Bulletin of the American Physical Society
63rd Annual Meeting of the APS Division of Fluid Dynamics
Volume 55, Number 16
Sunday–Tuesday, November 21–23, 2010; Long Beach, California
Session LV: Reacting Flows III |
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Chair: Daniel Haworth, Pennsylvania State University Room: Hyatt Regency Long Beach Regency B |
Monday, November 22, 2010 3:35PM - 3:48PM |
LV.00001: 3D Flame and Eddy Structures of Turbulent Plane Jet Premixed Flame Masayasu Shimura, Komei Yamawaki, Naoya Fukushima, Youngsam Shim, Mamoru Tanahashi, Toshio Miyauchi 3D DNS of hydrogen-air turbulent plane jet premixed flames, which are composed of high-speed unburnt gas and surrounding burnt gas, have been conducted. Fully-developed homogeneous isotropic turbulence is superimposed on the high speed mean flow under the assumption that a turbulence gird is installed in the upstream. A detailed kinetic mechanism including 12 species and 27 elementary reactions is considered and 0.228 billion grid points are used. Eddy structures which have large scale in space and streamwise rotating axis are produced along the outer edge of OH layer in burnt gas. These streamwise eddies are induced by velocity difference due to strong expansion of the burnt gas. Although combustion condition of the present DNS is classified into corrugated flamelets regime, unburnt mixture islands frequently appear behind the main flame. The creation of these islands is closely related to the fine scale eddies in the unburnt turbulence and the separated unburnt mixture is consumed rapidly by the heating from surrounding burnt gas. [Preview Abstract] |
Monday, November 22, 2010 3:48PM - 4:01PM |
LV.00002: Three-dimensional DNS of turbulent premixed flames in a constant volume vessel Naoya Fukushima, Akihiko Tsunemi, Masayasu Shimura, Youngsam Shim, Mamoru Tanahashi, Toshio Miyauchi Clarification of flame behaviors in a vessel is of great importance for high efficiency of combustors, especially in SI engines. Direct numerical simulation of turbulent hydrogen-air premixed flames in a constant volume rectangular vessel at relatively high Reynolds number has been conducted by considering detailed kinetic mechanism. At first, flame ignites and propagates from the ignition kernel. When the flame approaches a wall, the flame displacement speed normal to the wall decreases gradually. After the flame impingement on the wall, the flame propagates along the wall and the flame displacement speed parallel to the wall becomes higher than that of freely propagating flames. The flame is also strongly affected by internal pressure rise in the vessel. Since the pressure increase makes flame thickness thin, heat release rate of each flame element is augmented. The local pressure rise due to dilatation also enhances turbulence and finer scale vortices appear, which makes flame surface more complicated and results in increase of the flame surface area. [Preview Abstract] |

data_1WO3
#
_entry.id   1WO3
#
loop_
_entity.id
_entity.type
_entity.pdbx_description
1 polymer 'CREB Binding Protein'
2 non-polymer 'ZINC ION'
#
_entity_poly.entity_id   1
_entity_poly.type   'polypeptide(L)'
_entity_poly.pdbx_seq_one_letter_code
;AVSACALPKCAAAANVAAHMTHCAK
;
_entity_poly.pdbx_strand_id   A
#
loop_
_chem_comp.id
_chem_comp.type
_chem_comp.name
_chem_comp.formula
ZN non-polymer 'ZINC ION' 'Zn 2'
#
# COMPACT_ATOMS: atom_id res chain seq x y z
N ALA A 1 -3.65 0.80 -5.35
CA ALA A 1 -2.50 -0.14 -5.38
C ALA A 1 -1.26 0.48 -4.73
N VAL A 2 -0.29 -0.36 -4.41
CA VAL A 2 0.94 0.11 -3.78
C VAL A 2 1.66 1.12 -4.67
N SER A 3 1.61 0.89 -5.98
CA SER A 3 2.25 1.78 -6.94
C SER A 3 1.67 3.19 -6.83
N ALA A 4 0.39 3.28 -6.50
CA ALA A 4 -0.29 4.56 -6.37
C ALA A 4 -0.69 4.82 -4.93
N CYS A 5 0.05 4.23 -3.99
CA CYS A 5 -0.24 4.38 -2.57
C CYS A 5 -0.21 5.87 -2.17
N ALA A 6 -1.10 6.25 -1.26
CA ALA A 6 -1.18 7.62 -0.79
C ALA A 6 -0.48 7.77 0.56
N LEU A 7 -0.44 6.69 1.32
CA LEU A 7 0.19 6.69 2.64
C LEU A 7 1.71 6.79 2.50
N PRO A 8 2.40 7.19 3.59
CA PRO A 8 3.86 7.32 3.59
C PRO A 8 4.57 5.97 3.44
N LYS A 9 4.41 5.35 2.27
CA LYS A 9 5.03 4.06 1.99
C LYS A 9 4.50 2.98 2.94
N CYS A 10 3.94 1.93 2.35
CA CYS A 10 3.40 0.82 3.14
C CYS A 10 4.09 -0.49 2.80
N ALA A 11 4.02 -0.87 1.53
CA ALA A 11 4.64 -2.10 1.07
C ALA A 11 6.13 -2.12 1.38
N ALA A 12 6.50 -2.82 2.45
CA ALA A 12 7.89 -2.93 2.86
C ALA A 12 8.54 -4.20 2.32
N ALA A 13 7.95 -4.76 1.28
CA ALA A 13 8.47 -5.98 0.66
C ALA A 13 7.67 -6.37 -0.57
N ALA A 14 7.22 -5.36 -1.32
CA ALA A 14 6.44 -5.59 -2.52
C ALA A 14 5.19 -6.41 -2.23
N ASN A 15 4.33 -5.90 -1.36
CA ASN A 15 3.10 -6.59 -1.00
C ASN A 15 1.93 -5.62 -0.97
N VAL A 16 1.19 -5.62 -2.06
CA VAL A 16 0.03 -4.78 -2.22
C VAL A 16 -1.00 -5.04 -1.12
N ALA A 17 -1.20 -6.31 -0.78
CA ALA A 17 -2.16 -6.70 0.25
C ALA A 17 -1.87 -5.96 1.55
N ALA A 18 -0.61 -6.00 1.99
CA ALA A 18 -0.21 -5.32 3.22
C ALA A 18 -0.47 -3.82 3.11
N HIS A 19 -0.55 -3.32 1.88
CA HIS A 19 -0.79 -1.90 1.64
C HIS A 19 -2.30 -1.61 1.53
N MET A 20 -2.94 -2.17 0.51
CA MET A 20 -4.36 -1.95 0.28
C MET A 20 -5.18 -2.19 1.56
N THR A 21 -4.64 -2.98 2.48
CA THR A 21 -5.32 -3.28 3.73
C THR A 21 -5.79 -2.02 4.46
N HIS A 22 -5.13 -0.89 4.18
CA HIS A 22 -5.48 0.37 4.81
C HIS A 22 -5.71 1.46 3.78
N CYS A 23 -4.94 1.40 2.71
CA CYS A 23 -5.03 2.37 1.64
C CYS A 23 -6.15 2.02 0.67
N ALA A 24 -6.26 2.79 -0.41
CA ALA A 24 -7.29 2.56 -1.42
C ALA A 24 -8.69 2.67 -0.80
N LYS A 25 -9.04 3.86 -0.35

Monday, November 22, 2010 4:01PM - 4:14PM |
LV.00003: Analysis of Turbulent Premixed Flames using Gradient Trajectories Jens Henrik Goebbert, Michael Gauding, Markus Gampert, Philip Schaefer, Norbert Peters A new idea of analysing turbulent premixed flames was inspired by dissipation element analysis developed by Wang and Peters. Starting from every point on the flame surface in the direction of ascending and descending gradient of the underlaying curvature field, while not leaving the flame surface itself, one ends in a local maximum, respectively minimum point. The surface decomposes into fragments from which trajectories reach the same minimum and maximum. These fragments are surface-filling and do not overlap. Their geometry is non-arbitrary, since defined by the flame surface only. The linear distance between maximum and minimum of each fragment defines a length scale and the difference of curvature a scalar difference. The surface area of each fragment can then be estimated using the linear length and curvature difference. Therefore, estimating the whole flame surface area results in summing the areas of all fragments. Knowing the distribution function of the linear distance and the curvature difference can lead to a fine scale model of the flame surface area and the turbulent flame speed. DNS of the extended level-set G-equation in homogeneous isotropic forced turbulence have been performed in a cubic domain of $2\pi$ side length and $1024^3$ grid points. [Preview Abstract] |
Monday, November 22, 2010 4:14PM - 4:27PM |